I did fight against being confused for another nationality at first. But then began the interest in South America, and the Spanish lessons, to go along with my International Relations degree. Or did I become interested in taking Spanish because I was being confused as a Spanish speaker?
Oh god, this is the “chicken or egg” question of my life! Was it other people’s perceptions or my own that led me to a career in doing development in Spanish speaking countries? Why am I not doing this in Pakistan, a country that gravely needs help in women’s right and education?
I felt myself reeling all of a sudden. Is this what an existential crisis feels like? Okay stop, you’re overreacting Maya. Let’s just focus on the work and get back to this later.
Five minutes later, I’m staring at my screen and I definitely cannot focus. Let’s just take a walk around the block and clear the head.
Pacing around the block, I walk past a newsstand. Something catches my eye, and I stop. The cover of a magazine focusing on how dangerous Pakistan is, another newspaper has a giant headline concluding that all Muslims are essentially evil and to top it all of, a women’s magazine on how to lighten all your dark spots. COME ON PEOPLE, I scream internally.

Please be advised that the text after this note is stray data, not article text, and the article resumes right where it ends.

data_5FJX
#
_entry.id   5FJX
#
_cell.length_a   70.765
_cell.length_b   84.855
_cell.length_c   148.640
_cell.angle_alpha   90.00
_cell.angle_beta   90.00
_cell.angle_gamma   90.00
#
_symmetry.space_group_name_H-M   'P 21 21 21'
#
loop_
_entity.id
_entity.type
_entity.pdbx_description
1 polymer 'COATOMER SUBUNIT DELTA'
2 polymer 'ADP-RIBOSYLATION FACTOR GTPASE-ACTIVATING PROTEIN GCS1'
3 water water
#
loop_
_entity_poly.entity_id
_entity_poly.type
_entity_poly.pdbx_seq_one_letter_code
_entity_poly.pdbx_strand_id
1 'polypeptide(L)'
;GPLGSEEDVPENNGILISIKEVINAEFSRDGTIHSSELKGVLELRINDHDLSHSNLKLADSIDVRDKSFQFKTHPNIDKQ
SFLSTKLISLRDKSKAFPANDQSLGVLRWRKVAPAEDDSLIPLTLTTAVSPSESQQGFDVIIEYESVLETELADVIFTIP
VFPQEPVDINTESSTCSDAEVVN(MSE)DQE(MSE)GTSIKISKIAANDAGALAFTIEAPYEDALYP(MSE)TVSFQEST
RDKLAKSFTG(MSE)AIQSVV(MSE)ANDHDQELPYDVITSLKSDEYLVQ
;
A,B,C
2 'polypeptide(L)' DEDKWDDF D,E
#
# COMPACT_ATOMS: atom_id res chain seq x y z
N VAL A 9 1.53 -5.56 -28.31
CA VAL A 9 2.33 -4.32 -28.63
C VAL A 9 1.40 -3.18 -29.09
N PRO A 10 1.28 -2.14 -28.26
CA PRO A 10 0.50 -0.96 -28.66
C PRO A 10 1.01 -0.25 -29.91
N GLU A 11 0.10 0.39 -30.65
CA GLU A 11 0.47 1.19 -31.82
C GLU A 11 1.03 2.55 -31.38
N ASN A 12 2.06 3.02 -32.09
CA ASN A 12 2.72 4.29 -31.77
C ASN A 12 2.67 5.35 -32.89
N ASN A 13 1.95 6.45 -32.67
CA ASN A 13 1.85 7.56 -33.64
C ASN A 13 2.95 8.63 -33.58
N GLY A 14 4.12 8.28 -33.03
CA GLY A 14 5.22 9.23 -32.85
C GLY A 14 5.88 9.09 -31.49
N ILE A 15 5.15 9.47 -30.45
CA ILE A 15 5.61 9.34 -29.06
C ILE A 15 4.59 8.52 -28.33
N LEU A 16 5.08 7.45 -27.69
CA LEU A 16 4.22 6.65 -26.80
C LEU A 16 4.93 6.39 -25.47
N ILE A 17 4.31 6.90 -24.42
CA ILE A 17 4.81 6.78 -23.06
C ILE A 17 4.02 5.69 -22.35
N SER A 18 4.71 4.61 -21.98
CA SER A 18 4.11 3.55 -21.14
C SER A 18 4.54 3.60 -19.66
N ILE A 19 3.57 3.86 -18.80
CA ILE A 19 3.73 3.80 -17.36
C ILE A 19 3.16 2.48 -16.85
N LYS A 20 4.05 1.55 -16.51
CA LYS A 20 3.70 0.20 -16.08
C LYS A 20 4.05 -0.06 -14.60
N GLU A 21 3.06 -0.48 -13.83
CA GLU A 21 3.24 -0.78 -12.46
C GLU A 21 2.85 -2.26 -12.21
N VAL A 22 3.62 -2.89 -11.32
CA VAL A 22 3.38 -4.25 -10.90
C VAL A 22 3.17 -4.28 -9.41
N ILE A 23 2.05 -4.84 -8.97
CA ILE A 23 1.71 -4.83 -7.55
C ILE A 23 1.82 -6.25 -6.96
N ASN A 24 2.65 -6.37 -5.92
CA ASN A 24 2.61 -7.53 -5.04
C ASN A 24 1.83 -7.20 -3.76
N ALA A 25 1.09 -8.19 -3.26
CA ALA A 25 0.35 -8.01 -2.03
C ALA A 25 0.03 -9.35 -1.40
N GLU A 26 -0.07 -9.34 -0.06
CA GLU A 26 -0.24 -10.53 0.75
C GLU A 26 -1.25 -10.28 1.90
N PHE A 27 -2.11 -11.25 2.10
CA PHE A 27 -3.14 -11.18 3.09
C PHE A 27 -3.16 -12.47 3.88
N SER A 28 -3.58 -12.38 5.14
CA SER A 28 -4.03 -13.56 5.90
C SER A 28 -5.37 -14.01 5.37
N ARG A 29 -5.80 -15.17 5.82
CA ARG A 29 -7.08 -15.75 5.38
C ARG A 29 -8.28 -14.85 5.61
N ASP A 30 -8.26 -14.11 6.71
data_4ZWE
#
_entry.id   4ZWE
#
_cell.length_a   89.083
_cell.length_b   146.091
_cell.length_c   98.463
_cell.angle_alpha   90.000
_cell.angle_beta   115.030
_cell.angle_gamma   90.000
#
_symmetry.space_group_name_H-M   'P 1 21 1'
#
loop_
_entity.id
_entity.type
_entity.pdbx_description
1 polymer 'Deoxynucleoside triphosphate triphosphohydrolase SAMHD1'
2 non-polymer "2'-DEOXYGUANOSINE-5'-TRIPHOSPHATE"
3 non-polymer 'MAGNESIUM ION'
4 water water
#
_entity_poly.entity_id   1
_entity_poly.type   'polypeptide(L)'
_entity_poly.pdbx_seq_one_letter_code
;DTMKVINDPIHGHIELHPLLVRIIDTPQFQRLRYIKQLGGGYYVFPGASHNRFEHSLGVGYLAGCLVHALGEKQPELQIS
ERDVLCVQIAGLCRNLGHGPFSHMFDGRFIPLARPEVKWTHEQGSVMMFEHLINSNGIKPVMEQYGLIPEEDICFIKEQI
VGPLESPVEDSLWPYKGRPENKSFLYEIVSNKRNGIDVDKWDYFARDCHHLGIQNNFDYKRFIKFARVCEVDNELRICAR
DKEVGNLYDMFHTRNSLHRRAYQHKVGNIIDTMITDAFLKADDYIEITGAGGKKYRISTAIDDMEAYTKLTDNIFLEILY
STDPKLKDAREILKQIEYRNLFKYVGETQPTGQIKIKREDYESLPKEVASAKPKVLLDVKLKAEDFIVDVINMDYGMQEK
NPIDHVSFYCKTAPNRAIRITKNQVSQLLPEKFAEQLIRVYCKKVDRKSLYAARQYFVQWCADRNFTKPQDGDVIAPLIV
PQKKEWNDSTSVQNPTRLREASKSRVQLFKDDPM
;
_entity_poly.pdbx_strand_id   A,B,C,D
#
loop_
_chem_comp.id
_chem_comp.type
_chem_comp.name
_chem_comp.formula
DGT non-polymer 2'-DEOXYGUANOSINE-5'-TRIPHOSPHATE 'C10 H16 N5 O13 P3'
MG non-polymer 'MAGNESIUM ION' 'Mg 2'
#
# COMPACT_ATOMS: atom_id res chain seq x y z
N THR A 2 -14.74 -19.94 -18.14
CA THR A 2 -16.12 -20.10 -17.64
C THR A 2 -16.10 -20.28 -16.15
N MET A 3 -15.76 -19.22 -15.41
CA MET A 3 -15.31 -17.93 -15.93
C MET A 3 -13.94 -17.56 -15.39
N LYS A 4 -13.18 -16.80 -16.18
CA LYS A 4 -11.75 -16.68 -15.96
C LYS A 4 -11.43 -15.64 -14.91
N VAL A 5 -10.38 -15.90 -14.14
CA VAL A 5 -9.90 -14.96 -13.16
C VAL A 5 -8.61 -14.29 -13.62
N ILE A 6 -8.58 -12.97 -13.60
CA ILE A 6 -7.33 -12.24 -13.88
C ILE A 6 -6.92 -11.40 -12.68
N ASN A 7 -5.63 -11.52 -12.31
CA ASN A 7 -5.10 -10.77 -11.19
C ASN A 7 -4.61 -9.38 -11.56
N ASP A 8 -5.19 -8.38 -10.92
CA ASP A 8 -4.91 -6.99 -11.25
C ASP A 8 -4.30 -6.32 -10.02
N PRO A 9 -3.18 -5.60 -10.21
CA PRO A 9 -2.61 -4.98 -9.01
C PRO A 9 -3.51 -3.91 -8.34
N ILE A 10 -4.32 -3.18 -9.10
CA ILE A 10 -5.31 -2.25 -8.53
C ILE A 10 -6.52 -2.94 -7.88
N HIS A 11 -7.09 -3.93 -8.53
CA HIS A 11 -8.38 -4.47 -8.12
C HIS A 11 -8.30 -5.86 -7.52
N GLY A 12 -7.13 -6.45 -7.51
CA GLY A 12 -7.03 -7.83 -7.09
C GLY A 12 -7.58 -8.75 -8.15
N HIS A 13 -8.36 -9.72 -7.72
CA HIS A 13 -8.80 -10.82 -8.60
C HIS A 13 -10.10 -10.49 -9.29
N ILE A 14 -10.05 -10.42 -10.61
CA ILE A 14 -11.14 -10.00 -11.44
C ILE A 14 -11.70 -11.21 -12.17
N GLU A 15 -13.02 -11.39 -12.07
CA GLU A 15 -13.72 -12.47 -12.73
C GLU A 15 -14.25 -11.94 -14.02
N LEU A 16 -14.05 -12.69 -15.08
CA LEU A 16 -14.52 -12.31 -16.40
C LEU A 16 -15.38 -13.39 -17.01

That’s when I realised, I never stopped saying I was Pakistani when asked, most westerners just assumed I couldn’t be from this country since they classified me as an educated, independent, liberal woman. They didn’t even ask!
This has to end. Things have to change. Assumptions cannot be made; perceptions need to change. I quickly walk over to the office and begin a conversation with Susan about Pakistan and its variety of people, thoughts and movements.